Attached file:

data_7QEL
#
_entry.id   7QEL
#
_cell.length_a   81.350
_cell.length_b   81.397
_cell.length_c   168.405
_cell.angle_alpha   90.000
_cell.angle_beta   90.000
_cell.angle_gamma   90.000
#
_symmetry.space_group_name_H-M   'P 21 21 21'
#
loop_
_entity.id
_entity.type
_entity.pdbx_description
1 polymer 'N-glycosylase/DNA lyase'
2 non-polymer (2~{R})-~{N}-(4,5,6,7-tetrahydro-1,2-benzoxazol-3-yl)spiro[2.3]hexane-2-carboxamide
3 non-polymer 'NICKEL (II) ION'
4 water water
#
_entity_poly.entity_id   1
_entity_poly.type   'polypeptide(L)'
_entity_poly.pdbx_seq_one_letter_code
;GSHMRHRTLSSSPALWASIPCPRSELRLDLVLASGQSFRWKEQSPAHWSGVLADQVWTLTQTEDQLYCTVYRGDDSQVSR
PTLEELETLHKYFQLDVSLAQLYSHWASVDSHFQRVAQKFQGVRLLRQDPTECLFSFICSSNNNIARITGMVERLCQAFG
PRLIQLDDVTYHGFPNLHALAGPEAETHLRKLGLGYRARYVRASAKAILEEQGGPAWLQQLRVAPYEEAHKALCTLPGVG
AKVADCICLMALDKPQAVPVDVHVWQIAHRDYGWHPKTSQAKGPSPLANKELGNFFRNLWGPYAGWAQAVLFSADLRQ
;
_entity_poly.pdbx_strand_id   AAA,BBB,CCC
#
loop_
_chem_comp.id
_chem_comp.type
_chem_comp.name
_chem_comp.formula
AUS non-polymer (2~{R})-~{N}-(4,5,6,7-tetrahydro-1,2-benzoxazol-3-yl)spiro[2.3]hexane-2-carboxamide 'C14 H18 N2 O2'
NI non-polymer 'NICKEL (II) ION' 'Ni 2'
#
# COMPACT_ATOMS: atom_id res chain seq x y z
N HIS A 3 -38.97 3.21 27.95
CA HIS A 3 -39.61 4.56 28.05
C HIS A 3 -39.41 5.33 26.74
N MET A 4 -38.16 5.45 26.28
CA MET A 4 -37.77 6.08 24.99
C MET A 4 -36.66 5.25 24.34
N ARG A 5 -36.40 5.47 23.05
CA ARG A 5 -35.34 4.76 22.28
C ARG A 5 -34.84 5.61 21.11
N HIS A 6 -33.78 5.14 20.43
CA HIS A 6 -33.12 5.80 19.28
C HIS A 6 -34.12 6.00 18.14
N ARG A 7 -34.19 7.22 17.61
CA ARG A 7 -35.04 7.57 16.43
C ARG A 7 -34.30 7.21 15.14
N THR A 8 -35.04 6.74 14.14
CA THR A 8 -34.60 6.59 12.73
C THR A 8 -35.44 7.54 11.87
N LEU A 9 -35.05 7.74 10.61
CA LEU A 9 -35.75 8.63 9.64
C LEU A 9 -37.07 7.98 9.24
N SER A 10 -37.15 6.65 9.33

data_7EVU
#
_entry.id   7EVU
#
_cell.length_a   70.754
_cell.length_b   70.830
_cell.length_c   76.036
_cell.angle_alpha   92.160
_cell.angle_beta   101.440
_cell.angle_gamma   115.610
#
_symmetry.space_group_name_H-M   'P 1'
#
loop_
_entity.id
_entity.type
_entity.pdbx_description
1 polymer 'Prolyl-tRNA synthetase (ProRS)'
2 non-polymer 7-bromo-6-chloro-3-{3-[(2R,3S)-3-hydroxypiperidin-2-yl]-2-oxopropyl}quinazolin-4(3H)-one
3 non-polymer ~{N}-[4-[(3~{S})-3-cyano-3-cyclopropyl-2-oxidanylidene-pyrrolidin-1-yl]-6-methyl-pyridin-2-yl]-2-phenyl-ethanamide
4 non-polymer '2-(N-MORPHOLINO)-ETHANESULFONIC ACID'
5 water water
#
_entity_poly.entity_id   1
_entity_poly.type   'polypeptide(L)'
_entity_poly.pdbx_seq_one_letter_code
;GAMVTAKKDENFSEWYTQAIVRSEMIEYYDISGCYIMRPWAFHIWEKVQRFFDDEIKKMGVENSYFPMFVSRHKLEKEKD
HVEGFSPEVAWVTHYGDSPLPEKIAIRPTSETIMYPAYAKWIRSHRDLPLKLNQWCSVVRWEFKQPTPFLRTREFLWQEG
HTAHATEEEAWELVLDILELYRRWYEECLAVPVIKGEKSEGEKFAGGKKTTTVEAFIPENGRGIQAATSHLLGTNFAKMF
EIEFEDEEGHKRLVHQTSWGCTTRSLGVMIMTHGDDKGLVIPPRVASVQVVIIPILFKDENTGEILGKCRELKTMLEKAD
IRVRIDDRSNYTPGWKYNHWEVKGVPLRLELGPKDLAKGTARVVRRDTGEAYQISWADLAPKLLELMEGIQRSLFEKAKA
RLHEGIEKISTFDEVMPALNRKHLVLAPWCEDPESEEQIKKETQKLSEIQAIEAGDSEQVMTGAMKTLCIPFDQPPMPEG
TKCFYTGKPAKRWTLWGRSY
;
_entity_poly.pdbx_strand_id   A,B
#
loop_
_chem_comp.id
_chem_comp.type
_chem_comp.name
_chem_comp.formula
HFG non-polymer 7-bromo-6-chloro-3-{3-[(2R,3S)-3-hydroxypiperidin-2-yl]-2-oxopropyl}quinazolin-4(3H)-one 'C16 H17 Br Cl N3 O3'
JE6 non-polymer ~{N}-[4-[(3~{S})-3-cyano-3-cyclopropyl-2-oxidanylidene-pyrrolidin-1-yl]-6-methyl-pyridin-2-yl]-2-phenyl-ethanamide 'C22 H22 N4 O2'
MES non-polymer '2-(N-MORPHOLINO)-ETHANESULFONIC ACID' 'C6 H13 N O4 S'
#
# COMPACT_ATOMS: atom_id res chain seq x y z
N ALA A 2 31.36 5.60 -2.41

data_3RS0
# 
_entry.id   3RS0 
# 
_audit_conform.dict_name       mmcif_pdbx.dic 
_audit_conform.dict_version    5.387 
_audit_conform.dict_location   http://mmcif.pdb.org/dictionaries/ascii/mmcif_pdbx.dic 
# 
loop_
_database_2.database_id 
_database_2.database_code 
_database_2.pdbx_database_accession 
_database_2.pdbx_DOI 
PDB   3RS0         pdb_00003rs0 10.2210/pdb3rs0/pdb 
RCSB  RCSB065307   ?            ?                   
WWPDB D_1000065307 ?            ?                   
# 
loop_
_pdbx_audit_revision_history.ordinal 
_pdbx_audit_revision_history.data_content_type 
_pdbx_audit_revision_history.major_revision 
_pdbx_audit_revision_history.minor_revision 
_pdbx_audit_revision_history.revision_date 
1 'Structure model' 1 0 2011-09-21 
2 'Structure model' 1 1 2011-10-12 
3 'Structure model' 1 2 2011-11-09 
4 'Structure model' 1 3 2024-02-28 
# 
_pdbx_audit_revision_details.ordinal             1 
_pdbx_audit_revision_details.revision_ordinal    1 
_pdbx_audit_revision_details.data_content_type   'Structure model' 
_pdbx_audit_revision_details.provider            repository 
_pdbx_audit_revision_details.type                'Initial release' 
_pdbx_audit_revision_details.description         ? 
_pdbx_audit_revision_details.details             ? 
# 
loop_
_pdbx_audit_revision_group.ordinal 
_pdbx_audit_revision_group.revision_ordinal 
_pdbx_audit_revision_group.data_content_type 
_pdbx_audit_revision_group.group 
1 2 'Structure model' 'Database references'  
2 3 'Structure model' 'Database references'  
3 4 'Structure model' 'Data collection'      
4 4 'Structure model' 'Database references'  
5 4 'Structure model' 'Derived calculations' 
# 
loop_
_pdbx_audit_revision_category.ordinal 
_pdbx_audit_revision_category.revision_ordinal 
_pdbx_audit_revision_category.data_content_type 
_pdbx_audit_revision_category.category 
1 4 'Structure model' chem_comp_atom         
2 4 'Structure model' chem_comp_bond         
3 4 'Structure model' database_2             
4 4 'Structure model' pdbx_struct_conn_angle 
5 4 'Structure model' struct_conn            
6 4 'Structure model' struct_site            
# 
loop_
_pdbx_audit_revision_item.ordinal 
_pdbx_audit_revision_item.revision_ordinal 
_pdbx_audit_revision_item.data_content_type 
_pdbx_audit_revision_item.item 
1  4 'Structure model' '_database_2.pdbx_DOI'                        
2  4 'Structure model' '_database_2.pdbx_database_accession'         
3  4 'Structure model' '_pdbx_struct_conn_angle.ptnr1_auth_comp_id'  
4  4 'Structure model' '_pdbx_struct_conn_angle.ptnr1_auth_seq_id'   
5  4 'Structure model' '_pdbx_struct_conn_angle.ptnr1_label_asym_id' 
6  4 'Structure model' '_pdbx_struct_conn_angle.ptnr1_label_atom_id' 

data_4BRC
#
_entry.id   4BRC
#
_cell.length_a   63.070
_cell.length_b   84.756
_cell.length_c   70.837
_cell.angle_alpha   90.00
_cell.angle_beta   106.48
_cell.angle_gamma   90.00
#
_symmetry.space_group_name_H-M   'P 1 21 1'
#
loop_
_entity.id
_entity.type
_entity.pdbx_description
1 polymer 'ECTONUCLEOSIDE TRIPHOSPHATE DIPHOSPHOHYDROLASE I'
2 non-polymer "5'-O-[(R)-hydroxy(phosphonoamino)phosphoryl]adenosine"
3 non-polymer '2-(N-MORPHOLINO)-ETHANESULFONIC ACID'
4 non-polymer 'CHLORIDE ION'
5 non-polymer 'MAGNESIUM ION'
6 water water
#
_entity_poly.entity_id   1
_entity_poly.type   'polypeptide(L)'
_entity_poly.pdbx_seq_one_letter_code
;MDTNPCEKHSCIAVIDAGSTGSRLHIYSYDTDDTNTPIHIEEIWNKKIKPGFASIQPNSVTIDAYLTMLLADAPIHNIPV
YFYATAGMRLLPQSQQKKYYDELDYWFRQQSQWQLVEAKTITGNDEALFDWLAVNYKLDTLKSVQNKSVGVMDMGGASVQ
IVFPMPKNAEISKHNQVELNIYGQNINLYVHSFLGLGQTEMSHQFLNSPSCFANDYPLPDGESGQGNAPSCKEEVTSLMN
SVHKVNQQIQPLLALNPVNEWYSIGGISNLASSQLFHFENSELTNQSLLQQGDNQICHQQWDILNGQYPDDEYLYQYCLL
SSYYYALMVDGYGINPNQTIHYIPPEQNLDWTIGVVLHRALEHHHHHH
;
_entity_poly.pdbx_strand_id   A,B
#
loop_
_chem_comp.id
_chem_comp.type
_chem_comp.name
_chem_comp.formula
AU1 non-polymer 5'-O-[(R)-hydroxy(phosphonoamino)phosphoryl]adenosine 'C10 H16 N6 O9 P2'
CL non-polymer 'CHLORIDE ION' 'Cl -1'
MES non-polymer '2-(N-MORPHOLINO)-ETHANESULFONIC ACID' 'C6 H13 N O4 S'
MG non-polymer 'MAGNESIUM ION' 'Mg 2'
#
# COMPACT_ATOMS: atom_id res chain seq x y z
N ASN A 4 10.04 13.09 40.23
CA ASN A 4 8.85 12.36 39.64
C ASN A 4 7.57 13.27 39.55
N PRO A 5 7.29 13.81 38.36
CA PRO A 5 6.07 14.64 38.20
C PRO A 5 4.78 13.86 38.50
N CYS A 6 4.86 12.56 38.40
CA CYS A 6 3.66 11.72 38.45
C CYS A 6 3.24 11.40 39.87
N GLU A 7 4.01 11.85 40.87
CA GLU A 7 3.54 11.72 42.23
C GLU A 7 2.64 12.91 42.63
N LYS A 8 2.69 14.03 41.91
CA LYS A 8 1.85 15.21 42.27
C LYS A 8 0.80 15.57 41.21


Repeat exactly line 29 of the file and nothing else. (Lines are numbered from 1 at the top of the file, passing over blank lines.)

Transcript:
AKVADCICLMALDKPQAVPVDVHVWQIAHRDYGWHPKTSQAKGPSPLANKELGNFFRNLWGPYAGWAQAVLFSADLRQ